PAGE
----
Tottenham manager Andre Villas-Boas says Gareth Bale is being persecuted after he was booked for diving during a 2-1 win over Sunderland.
Bale was cautioned for simulation despite appearing to have been impeded by Craig Gardner and is now suspended from his team’s next match against Reading on Tuesday.
“It’s a big mistake from the ref,” Villas-Boas told Sky Sports.
“I understand that reputations are created from the outside – from the media – and it’s a bit unfair. If you see the images, Gardner focuses not on the ball but the player. It’s extremely unfair that he misses the Reading game for such a big mistake.
“If I’m not wrong, we had the same situation with Defoe in the first half and … it looks like persecution (against Bale).
“Players have a responsibility and we have to
take that into consideration. We want to take it out of the game. I think our game is respectful and there is fair play. But with the speed they go and then there is contact it is a difficult one for the referee. To see Gareth punished again is a little bit unfair.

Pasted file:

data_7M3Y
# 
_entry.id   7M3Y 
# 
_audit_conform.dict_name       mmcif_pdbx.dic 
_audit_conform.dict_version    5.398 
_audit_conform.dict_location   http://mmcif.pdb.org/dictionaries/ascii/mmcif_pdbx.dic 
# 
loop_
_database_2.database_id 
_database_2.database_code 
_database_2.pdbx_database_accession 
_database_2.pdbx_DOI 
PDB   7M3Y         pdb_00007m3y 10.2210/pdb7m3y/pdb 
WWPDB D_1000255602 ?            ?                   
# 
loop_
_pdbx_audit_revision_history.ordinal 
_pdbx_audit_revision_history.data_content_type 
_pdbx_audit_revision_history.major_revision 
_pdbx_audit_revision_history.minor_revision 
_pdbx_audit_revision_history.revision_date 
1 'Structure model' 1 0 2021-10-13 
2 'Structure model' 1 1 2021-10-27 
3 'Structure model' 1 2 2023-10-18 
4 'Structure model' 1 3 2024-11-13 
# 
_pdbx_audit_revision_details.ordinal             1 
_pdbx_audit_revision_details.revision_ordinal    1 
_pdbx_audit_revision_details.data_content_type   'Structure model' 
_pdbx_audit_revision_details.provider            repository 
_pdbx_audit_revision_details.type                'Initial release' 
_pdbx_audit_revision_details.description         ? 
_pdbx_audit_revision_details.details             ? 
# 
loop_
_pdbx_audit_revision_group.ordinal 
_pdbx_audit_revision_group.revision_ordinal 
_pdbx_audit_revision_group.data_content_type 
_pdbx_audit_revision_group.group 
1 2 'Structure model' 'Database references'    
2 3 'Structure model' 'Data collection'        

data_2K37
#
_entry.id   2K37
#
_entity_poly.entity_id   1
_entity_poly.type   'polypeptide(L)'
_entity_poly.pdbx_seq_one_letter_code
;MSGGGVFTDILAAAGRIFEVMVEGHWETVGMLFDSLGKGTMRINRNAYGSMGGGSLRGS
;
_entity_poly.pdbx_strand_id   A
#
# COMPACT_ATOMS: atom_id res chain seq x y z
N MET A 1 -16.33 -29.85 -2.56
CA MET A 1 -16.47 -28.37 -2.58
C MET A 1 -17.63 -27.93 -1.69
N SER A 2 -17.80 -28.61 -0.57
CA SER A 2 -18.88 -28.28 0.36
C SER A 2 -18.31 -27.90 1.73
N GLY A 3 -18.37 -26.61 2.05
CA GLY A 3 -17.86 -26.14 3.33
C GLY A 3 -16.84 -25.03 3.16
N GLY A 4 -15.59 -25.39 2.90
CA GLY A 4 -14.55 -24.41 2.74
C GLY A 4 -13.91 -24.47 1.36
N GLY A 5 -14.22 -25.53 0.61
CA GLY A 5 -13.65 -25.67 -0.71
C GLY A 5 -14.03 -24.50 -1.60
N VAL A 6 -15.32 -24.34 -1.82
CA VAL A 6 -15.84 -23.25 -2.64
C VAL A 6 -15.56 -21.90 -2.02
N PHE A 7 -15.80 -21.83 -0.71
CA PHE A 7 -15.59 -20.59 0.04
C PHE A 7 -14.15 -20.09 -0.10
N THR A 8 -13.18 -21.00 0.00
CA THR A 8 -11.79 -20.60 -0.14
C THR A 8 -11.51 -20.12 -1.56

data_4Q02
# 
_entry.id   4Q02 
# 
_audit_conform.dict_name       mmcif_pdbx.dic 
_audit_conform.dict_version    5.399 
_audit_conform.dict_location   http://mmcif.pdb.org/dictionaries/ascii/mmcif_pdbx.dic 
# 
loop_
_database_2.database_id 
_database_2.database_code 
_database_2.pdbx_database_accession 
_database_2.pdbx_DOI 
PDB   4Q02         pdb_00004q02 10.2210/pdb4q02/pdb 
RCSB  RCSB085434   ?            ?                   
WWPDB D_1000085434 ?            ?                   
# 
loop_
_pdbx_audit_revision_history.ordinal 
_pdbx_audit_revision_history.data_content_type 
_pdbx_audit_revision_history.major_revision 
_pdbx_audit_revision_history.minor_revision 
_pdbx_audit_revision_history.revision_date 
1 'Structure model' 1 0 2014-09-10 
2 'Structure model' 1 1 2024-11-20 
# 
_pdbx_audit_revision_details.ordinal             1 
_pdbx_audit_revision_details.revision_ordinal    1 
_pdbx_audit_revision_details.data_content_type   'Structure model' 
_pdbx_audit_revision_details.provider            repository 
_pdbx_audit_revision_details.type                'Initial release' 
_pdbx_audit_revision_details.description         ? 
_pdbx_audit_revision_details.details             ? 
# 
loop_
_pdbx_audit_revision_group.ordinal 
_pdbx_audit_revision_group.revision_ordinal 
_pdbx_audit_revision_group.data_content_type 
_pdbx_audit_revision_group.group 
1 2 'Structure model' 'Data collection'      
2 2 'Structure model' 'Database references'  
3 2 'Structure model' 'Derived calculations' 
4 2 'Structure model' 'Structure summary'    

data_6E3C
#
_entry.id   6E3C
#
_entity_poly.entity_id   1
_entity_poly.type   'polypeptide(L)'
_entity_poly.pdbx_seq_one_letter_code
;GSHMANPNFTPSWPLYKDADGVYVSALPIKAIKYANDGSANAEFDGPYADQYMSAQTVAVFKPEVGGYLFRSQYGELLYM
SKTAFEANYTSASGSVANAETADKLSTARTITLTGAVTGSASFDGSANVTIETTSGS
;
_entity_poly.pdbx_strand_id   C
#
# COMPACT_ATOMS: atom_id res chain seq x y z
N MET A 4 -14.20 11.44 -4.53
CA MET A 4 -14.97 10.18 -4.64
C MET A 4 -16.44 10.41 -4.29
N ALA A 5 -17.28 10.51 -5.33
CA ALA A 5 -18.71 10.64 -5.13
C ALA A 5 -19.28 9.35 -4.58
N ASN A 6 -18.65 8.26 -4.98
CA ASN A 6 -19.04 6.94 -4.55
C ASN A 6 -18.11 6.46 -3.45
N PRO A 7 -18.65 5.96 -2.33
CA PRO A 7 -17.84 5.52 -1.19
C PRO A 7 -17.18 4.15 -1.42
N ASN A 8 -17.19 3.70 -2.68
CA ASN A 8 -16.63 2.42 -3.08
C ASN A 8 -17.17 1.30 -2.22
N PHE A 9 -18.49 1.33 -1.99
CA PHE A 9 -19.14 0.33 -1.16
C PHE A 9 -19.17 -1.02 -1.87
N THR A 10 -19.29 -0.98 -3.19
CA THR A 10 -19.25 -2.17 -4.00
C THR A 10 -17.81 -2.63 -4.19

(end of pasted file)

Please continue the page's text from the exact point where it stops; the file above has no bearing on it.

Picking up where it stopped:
“We have to let it go. We lose him for the Reading game, we just recover the boys and continue a magnificent run of form and results.”
Bale also criticised the decision to caution him for the offence, and also feels he has been unfairly targeted in recent weeks.
“It’s the same thing every time,” he said.
“It’s the third time now this season I’ve been clipped and I’ve got booked for no reason again.
“It’s just one of those things. There’s nothing I can do about it, the referees just need to look a bit closer I think. It’s not something I’m doing, it’s people thinking I’m diving where there’s actually contact, so at the end of the day if I’m getting contact it’s a penalty or a free kick so I can’t do anything about that.
“If people are kicking me I’m not going to stop going over because it’s a foul.
“It doesn’t bother me. People can keep saying what they want, it doesn’t bother me whatsoever. At the end of the day, it’s a foul and I know that myself.”
Sunderland manager Martin O’Neill was left to rue his team’s costly lapse in concentration approaching the break.
“It was a tough game and we knew it would be,” he said.
“We fought so hard to get in front and then gave it away in a two-minute spell just after half-time.”